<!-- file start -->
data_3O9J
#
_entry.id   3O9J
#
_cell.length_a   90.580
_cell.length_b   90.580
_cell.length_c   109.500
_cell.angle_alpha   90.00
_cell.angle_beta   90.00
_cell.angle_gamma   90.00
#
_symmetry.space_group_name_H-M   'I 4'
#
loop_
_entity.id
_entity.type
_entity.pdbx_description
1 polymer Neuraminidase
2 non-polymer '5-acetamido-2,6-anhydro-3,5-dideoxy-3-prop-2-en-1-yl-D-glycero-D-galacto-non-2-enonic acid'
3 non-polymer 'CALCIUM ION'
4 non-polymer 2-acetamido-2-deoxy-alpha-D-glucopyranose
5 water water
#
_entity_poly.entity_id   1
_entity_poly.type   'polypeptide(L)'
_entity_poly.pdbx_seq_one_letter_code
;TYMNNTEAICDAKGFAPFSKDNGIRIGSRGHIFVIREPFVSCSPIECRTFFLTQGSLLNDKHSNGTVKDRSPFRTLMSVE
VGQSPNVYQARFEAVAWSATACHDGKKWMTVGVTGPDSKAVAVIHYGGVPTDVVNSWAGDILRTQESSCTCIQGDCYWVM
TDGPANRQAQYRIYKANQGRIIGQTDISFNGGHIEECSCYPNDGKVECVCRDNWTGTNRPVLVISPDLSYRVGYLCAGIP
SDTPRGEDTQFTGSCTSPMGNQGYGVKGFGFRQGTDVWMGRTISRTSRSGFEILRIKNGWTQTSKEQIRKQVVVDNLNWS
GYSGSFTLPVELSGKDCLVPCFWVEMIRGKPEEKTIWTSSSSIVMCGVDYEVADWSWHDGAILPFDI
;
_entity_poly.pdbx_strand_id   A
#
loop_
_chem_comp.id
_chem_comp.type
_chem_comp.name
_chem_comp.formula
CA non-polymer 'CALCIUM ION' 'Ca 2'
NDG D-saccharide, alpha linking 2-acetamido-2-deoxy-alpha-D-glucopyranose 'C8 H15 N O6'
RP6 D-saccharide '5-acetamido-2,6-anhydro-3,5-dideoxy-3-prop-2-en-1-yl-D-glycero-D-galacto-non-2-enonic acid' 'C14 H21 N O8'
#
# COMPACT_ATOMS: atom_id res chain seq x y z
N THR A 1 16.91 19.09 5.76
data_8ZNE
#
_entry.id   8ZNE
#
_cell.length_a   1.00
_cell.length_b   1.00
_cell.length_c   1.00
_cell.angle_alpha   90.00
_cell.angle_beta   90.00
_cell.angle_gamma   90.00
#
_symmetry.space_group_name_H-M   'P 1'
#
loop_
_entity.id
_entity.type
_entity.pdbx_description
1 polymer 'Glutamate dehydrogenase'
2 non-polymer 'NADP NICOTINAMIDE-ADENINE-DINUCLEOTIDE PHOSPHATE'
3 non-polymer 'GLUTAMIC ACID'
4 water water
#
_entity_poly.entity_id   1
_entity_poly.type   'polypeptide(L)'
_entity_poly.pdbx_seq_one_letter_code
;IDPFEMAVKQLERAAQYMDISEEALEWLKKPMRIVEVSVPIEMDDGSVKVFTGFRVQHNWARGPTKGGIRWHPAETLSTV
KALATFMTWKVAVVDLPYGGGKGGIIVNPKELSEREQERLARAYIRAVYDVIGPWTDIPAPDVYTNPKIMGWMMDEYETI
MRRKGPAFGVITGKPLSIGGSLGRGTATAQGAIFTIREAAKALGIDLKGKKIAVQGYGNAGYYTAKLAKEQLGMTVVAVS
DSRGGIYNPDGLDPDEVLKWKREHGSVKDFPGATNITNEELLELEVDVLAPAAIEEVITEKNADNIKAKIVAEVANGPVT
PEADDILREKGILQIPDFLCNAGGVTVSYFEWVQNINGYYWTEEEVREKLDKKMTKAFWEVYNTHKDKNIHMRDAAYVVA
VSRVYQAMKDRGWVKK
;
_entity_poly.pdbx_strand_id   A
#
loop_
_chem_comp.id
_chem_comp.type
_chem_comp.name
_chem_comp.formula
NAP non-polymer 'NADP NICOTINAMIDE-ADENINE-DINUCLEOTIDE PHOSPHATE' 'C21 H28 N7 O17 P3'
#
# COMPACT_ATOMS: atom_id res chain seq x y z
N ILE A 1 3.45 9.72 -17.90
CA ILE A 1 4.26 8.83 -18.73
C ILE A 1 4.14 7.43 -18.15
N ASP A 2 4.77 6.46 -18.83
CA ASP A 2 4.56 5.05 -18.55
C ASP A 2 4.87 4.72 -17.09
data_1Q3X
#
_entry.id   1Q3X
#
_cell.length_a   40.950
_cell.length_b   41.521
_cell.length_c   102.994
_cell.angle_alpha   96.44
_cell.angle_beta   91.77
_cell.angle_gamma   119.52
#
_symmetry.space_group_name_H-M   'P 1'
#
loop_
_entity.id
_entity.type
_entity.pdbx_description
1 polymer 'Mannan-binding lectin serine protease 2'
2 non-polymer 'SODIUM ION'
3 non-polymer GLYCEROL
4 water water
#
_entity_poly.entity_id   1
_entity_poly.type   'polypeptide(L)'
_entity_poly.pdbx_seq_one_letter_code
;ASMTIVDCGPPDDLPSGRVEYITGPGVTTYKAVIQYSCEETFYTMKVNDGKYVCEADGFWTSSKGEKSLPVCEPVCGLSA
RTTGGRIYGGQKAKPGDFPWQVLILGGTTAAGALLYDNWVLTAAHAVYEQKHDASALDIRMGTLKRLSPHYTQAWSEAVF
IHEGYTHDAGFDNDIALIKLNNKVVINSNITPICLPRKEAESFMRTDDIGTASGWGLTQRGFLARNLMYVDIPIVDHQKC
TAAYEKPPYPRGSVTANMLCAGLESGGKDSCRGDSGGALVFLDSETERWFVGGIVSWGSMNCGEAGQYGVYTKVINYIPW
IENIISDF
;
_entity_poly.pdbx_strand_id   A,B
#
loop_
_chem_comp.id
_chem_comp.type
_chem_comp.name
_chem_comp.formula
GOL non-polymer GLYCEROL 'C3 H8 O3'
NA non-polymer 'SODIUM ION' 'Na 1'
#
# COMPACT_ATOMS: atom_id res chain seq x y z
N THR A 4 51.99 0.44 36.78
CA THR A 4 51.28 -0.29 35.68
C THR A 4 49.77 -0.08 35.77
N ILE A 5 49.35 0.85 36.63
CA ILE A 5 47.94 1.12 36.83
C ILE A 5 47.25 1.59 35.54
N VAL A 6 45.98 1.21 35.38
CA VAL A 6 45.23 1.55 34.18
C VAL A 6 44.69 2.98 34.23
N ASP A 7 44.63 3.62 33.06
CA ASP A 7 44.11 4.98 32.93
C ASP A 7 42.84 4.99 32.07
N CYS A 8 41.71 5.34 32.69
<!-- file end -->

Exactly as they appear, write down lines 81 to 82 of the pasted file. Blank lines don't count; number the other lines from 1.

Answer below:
_chem_comp.id
_chem_comp.type